The Upside of Inequality

The Upside of Inequality

How Good Intentions Undermine the Middle Class

Book - 2016
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"Four years ago, Edward Conard wrote a controversial bestseller, Unintended Consequences, which set the record straight on the financial crisis of 2008 and explained why U.S. growth was accelerating relative to other high-wage economies. He warned that loose monetary policy would produce neither growth nor inflation, that expansionary fiscal policy would have no lasting benefit on growth in the aftermath of the crisis, and that ill-advised attempts to rein in banking based on misplaced blame would slow an already weak recovery. Unfortunately, he was right. Now he's back with another provocative argument- that our current obsession with income inequality is misguided and will only slow growth further. Using fact-based logic, Conard tracks the implications of an economy now constrained by both its capacity for risk-taking and by a shortage of properly trained talent-rather than by labor or capital, as was the case historically. He uses this fresh perspective to challenge the conclusions of liberal economists like Larry Summers and Joseph Stiglitz and the myths of ocrony capitalismo more broadly. Instead, he argues that the outsized success of the most successful Americans is not to blame for the stagnating incomes of the middle and working classes. If anything, their success has put upward pressure on employment and wages. Conard argues that high payoffs for success motivate talent to get the training and take the risks that gradually loosen the constraints to growth. Well-meaning attempts to decrease inequality through redistribution dull these incentives, gradually hurting not just the 1 percent but everyone else as well. Conard outlines a plan for growing middle- and working-class wages in an economy with a near infinite supply of labor that is shifting from capital-intensive manufacturing to knowledge-intensive, innovation-driven fields. He urges us to stop blaming the success of the 1 percent for slow wage growth and embrace the upside of inequality- faster growth and greater prosperity for everyone."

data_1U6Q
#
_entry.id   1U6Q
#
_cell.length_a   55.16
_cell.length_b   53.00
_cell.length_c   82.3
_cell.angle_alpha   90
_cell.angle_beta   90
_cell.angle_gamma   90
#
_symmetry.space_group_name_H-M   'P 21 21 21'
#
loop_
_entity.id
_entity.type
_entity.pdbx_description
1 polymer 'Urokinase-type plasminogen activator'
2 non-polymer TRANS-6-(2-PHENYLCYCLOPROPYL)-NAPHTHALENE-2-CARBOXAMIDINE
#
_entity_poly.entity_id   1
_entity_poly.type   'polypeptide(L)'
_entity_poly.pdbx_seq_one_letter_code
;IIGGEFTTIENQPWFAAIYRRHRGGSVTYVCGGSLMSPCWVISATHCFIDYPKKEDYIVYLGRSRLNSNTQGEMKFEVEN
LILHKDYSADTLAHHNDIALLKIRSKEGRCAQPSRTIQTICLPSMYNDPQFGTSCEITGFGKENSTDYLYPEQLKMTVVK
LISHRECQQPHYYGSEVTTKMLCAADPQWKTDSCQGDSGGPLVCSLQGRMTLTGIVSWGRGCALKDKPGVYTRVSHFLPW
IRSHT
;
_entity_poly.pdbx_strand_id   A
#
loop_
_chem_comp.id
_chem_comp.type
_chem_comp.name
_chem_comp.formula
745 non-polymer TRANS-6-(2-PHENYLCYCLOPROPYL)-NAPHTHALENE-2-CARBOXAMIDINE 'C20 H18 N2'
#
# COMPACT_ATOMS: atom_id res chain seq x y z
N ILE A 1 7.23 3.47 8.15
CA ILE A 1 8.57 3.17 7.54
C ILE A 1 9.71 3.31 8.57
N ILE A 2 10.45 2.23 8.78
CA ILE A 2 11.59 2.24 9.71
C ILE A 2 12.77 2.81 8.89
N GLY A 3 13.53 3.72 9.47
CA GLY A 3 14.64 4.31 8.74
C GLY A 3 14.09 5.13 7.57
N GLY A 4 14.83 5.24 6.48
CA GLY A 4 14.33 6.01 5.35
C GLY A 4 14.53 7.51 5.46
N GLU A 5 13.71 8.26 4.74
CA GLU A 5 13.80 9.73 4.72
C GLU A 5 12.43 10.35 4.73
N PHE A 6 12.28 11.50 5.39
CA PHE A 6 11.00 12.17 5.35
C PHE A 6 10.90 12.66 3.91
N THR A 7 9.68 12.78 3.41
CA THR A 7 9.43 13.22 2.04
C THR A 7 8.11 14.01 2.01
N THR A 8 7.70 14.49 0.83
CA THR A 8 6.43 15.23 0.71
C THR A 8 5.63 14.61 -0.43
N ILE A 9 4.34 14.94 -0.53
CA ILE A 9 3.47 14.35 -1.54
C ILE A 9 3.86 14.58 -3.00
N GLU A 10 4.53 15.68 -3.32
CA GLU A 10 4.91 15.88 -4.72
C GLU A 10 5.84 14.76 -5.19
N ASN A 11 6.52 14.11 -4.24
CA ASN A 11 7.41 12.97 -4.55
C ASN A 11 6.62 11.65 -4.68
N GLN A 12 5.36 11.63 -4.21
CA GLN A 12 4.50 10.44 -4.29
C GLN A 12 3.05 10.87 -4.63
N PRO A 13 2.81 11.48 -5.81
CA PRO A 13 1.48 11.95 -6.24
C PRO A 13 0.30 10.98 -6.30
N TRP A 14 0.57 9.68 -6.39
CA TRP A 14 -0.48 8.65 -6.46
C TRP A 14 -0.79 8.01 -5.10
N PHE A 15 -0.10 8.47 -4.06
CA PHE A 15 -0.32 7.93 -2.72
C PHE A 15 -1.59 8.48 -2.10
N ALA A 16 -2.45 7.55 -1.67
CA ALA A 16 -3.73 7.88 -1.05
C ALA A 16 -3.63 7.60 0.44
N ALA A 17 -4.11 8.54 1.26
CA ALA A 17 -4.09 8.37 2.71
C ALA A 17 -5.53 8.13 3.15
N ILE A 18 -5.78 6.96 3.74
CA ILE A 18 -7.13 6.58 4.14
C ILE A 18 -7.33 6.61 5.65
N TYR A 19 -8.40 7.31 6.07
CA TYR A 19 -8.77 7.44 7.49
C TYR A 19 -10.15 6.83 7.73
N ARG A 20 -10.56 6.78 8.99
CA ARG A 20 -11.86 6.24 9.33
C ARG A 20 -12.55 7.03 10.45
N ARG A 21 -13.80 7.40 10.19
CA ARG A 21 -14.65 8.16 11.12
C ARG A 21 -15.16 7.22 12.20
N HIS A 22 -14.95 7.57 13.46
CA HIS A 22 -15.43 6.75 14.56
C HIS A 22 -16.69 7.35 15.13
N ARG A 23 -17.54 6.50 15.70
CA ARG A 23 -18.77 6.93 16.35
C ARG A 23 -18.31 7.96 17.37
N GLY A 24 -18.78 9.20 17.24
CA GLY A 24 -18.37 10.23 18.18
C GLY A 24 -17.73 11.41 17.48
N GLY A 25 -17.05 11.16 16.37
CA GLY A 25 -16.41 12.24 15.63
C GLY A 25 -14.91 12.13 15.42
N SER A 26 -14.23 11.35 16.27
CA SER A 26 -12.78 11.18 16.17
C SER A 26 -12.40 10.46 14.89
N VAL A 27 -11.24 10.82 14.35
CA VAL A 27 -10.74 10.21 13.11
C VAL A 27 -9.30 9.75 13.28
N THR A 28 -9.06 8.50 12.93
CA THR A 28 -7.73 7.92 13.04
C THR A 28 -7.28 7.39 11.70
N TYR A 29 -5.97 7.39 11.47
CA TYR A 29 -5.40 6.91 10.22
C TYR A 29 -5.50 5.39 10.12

Publisher: New York : Portfolio/Penguin, [2016]
ISBN: 9781595231239
Branch Call Number: 339.22 CON
Characteristics: 311 pages :,illustrations


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Sep 16, 2018

Fairly typical right wing opinions, as one would expect. Only the top 1% of the population are productive, and nothing (like taxes) should impede them, otherwise society will suffer. Supported by some economic data that bears comparison with more conventional sources. Has some valid criticism of Picketty and Saez.
The structure of the book is tedious, consisting of setting up and demolishing some very inaccurate characterisations of liberal viewpoints.

Apr 11, 2018

“Why Edward Conard Is Wrong About Income Inequality”
by Timothy Noah, posted May 29, 2012, at Huffpost, The Blog

Sep 17, 2016

Oh wow! This dude really knows his stuff! JUST KIDDING!!!!
This clown is a complete and total charlatan, a disinformation specialist of the first order, am unfamiliar with his background, but that is probably why there's no bio of of this fraudster included!
Total bull! Opinion without well-sourced fact is propaganda. [one-half star means AWFUL! Rating: Totally bogus!]
{If Larry Summers is a // liberal economist \\ then that lobbyist for the central banksters [], has a bizarre anti-worker, anti-women-in-science-and-economics, anti-national-sovereignty way of showing it!}

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